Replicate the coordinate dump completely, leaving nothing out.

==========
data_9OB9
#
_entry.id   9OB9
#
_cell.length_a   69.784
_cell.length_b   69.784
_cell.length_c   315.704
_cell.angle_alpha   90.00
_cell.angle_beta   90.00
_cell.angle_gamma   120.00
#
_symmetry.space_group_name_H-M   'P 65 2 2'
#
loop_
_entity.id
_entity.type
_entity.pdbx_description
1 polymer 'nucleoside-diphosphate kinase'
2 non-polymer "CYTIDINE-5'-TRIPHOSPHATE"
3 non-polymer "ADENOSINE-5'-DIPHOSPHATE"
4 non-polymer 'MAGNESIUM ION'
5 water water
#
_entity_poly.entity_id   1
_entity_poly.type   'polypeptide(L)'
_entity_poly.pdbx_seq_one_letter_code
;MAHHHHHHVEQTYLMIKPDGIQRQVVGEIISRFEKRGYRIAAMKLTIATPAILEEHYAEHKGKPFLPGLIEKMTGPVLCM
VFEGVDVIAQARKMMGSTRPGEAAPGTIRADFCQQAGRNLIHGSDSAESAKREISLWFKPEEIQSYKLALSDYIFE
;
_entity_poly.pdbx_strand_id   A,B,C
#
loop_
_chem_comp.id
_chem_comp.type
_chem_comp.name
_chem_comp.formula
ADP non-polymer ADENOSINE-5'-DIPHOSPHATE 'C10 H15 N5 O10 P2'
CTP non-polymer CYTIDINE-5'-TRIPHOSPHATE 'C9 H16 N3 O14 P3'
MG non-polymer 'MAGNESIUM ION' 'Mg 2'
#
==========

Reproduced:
data_9OB9
#
_entry.id   9OB9
#
_cell.length_a   69.784
_cell.length_b   69.784
_cell.length_c   315.704
_cell.angle_alpha   90.00
_cell.angle_beta   90.00
_cell.angle_gamma   120.00
#
_symmetry.space_group_name_H-M   'P 65 2 2'
#
loop_
_entity.id
_entity.type
_entity.pdbx_description
1 polymer 'nucleoside-diphosphate kinase'
2 non-polymer "CYTIDINE-5'-TRIPHOSPHATE"
3 non-polymer "ADENOSINE-5'-DIPHOSPHATE"
4 non-polymer 'MAGNESIUM ION'
5 water water
#
_entity_poly.entity_id   1
_entity_poly.type   'polypeptide(L)'
_entity_poly.pdbx_seq_one_letter_code
;MAHHHHHHVEQTYLMIKPDGIQRQVVGEIISRFEKRGYRIAAMKLTIATPAILEEHYAEHKGKPFLPGLIEKMTGPVLCM
VFEGVDVIAQARKMMGSTRPGEAAPGTIRADFCQQAGRNLIHGSDSAESAKREISLWFKPEEIQSYKLALSDYIFE
;
_entity_poly.pdbx_strand_id   A,B,C
#
loop_
_chem_comp.id
_chem_comp.type
_chem_comp.name
_chem_comp.formula
ADP non-polymer ADENOSINE-5'-DIPHOSPHATE 'C10 H15 N5 O10 P2'
CTP non-polymer CYTIDINE-5'-TRIPHOSPHATE 'C9 H16 N3 O14 P3'
MG non-polymer 'MAGNESIUM ION' 'Mg 2'
#